FORMER Scottish Labour leader Johann Lamont was right to question universal services such as free tuition fees and prescriptions, according to leadership candidate Neil Findlay MSP.
Mr Findlay insisted he supported universalism but argued Ms Lamont was right to raise the issue as he launched his official campaign.
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The MSP was setting out his vision for the future of the country and Scottish Labour at a rally in his home town of Fauldhouse, West Lothian.
Ms Lamont, who resigned last month accusing Westminster colleagues of treating the party in Scotland like a branch office, faced criticism in 2012 when she attacked what she described as a “something for nothing” culture.
Mr Findlay said: “I agree with the principle of universalism but Johann Lamont was absolutely right to raise the issues that she did because it was about saying as a society what decisions do we want to make?
“Do we take a decision where we finance public services and provide universal services without doing anything about the tax base, or do we not? And I think she was right to raise that.
“My support is for the principle of universalism and we have a tax system that we can use to finance that potentially, and that’s what we should be examining.”
On the further devolution of tax powers to Holyrood, he said: “We need to see what those powers are and then make that decision.
“I think there is a big choice to be made in politics at the moment in terms of our priorities.
“Are our priorities to have good public services and if they are do we need as a society to make a decision as to how we finance those public services?”
Mr Findlay said he supported the general principle of the council tax but not the freeze currently imposed on local authorities.
He said: “I have a problem with the freeze not because I would just say increase council tax.
“I have a problem with the council tax freeze because it is undemocratic, councillors should be able to set their own taxes and if the people don’t like it they should take the consequences at the ballot box. That’s the democratic principle. I think it’s simply undemocratic that central government imposes the council tax freeze on local authorities.”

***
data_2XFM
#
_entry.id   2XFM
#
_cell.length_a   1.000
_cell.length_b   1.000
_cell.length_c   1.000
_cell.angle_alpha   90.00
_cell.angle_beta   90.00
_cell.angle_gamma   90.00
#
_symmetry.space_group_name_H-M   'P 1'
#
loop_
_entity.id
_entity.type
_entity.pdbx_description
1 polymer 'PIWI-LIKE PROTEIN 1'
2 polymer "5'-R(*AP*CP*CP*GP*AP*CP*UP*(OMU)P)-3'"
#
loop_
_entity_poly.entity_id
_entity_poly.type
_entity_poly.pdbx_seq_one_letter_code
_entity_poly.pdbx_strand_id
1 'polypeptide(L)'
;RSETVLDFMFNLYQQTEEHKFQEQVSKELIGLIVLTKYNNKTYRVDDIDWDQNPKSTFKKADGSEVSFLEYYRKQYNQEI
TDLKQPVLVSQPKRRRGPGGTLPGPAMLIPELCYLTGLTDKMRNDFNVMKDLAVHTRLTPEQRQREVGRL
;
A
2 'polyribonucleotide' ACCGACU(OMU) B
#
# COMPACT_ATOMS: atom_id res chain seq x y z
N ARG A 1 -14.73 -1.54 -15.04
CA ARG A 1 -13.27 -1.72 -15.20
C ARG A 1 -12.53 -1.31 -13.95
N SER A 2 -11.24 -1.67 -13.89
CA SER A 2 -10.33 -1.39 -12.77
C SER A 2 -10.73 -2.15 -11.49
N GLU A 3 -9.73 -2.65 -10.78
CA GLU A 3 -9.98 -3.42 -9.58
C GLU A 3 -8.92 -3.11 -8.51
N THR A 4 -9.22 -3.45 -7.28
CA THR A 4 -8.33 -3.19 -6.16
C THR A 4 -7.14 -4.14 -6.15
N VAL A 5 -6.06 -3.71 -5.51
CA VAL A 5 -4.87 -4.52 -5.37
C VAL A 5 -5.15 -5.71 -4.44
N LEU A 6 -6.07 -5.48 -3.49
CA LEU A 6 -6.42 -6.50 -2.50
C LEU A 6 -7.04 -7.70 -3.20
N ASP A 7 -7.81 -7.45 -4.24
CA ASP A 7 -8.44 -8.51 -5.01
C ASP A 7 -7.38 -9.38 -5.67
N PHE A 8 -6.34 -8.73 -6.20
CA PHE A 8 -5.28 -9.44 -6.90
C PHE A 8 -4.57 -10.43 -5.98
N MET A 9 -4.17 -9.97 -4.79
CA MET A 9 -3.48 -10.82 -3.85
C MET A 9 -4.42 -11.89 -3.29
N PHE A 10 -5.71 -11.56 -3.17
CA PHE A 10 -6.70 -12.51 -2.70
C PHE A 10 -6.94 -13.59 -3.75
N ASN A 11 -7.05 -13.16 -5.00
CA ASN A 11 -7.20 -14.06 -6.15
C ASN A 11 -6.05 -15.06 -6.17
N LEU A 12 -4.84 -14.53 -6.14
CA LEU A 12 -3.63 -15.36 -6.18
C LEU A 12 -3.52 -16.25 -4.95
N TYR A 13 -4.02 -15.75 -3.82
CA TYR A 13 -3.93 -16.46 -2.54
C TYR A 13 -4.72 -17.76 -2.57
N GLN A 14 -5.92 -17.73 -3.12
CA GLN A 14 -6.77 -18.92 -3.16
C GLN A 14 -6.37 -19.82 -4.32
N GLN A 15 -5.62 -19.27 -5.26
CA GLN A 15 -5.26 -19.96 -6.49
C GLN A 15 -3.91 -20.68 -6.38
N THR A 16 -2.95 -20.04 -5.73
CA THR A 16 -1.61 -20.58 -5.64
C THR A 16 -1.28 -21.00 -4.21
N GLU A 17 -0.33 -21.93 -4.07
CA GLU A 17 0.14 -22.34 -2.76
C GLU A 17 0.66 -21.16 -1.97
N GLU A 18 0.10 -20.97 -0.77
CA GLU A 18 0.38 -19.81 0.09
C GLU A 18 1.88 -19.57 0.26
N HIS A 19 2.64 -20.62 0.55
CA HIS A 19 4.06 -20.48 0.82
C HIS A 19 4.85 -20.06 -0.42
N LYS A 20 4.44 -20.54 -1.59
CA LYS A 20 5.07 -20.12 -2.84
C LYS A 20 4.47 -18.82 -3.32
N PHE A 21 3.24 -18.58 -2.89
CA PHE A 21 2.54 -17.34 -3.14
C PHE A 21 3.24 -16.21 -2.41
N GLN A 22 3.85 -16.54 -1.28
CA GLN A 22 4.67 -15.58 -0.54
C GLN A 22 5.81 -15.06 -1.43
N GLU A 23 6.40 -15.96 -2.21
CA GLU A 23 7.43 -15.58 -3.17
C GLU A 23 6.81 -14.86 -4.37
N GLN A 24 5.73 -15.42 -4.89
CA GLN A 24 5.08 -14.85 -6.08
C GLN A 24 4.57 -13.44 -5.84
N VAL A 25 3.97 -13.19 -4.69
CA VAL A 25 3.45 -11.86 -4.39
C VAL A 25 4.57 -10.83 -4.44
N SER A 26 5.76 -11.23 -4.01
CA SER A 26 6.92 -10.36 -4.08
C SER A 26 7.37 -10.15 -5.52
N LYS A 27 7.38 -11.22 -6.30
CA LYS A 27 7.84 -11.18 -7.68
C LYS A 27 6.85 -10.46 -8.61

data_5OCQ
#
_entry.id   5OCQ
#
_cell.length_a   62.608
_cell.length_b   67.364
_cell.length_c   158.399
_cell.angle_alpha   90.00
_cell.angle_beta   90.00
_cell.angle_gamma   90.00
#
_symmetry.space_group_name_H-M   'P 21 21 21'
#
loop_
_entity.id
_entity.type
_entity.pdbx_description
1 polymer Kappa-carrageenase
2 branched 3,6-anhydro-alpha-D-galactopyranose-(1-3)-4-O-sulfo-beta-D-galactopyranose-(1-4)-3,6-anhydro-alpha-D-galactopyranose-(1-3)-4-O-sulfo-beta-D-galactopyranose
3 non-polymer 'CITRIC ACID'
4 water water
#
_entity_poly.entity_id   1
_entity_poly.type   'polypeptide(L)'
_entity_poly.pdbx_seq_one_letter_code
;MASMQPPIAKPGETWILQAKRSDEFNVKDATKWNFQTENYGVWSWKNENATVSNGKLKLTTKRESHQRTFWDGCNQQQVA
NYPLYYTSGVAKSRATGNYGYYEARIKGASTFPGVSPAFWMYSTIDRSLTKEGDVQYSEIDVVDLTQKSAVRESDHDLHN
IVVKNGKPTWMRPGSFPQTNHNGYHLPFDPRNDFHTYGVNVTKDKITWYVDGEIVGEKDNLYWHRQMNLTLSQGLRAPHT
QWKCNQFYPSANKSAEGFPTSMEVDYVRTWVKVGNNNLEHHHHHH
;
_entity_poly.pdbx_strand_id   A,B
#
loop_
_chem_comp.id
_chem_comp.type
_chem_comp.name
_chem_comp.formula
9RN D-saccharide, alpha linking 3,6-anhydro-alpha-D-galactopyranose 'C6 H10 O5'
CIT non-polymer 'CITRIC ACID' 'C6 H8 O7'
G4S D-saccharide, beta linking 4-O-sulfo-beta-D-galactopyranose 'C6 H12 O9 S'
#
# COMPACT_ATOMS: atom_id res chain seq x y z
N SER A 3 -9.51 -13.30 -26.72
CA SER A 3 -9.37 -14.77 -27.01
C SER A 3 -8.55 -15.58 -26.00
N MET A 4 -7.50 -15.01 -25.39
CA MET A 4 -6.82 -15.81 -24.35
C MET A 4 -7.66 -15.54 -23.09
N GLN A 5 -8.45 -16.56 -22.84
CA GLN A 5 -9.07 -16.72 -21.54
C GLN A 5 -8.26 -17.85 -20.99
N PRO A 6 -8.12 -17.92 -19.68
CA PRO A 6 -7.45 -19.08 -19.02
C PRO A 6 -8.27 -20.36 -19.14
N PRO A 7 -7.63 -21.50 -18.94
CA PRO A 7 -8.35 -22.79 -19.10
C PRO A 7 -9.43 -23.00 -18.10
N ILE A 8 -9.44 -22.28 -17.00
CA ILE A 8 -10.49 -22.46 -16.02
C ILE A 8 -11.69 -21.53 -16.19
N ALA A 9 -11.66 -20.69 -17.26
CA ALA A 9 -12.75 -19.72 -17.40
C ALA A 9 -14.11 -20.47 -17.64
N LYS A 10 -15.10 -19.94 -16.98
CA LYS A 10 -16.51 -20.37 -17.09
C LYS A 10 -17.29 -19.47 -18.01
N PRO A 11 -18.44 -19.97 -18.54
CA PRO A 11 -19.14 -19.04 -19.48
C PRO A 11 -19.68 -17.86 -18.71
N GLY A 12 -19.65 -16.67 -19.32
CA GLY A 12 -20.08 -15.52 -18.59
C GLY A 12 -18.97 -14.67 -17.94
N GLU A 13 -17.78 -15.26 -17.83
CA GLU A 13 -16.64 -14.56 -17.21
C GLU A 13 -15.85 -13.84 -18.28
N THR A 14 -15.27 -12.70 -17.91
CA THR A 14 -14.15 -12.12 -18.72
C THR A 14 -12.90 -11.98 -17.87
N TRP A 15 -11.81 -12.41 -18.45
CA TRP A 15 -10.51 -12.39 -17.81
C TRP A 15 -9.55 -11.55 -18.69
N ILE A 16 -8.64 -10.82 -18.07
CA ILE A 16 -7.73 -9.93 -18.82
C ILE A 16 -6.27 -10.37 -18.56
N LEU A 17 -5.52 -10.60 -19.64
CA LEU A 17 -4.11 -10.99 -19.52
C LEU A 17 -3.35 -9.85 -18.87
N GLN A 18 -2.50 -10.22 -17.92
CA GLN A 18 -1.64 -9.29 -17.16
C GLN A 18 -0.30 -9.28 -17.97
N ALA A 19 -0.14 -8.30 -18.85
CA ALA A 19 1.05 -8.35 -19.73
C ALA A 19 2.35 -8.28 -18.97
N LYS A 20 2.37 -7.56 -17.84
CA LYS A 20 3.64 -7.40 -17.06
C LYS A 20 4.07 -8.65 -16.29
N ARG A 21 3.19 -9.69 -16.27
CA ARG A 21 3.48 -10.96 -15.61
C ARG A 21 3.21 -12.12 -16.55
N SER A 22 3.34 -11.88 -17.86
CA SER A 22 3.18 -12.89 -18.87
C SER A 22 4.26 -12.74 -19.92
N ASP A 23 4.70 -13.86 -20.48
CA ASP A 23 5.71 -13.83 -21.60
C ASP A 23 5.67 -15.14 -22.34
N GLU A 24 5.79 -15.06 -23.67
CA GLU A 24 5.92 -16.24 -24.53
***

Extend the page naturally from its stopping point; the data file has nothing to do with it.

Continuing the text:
Mr Findlay faces competition from MP Jim Murphy and MSP Sarah Boyack for the leadership role.
The MSP, who already has the support of several trade unions including Unison and Unite, said he was “delighted” to secure backing from the GMB, the union that Mr Murphy is a member of.
In a speech to supporters, he pledged to end poverty in Scotland and urged a return to the “timeless Labour values of community, solidarity, fairness and justice”.
He highlighted his background as a construction worker, student, housing worker and teacher to argue that he was not a “machine politician”.
A 2016 election manifesto under his leadership will vow to cut youth unemployment, replace the national minimum wage with a living wage, tackle the “scandal” of social care and deliver an NHS “fit to meet the demands of the 21st century”, he promised.
He also pledged that if elected leader and then first minister he would bring forward a national house building programme to construct 50,000 new homes for rent over the term of that Labour government.
He was preceded to the stage by a series of supporters including Elaine Holmes, a campaigner for Scottish Mesh Survivors.
She said: “I’ve never really been particularly interested in politics but then again I have never had someone to believe in as I do today.
“I believe he has what is needed to lead the Scottish Labour Party out of the doldrums.
“If the Scottish Labour Party was to be led by Neil Findlay, that would be a political party I would be proud to be part of.”
Local man Jimmy Gordon said: “When it came to the referendum last month, after a lot of thought I decided I was going to vote yes, not for nationalist reasons but because I couldn’t see in the United Kingdom that I was ever again going to get the government that was going to represent my people.
“Then, like a light at the end of the tunnel, I heard that Neil Findlay was standing for this post.
“I don’t want any more to have my life determined by the toffs of the south-east of England. I want good Scottish working class values delivered with integrity, with honesty and with purpose.”
Mr Findlay was introduced by his niece Elena Doolan, 21, a student and Labour member, who said her uncle could “help change the Labour party for the better”.
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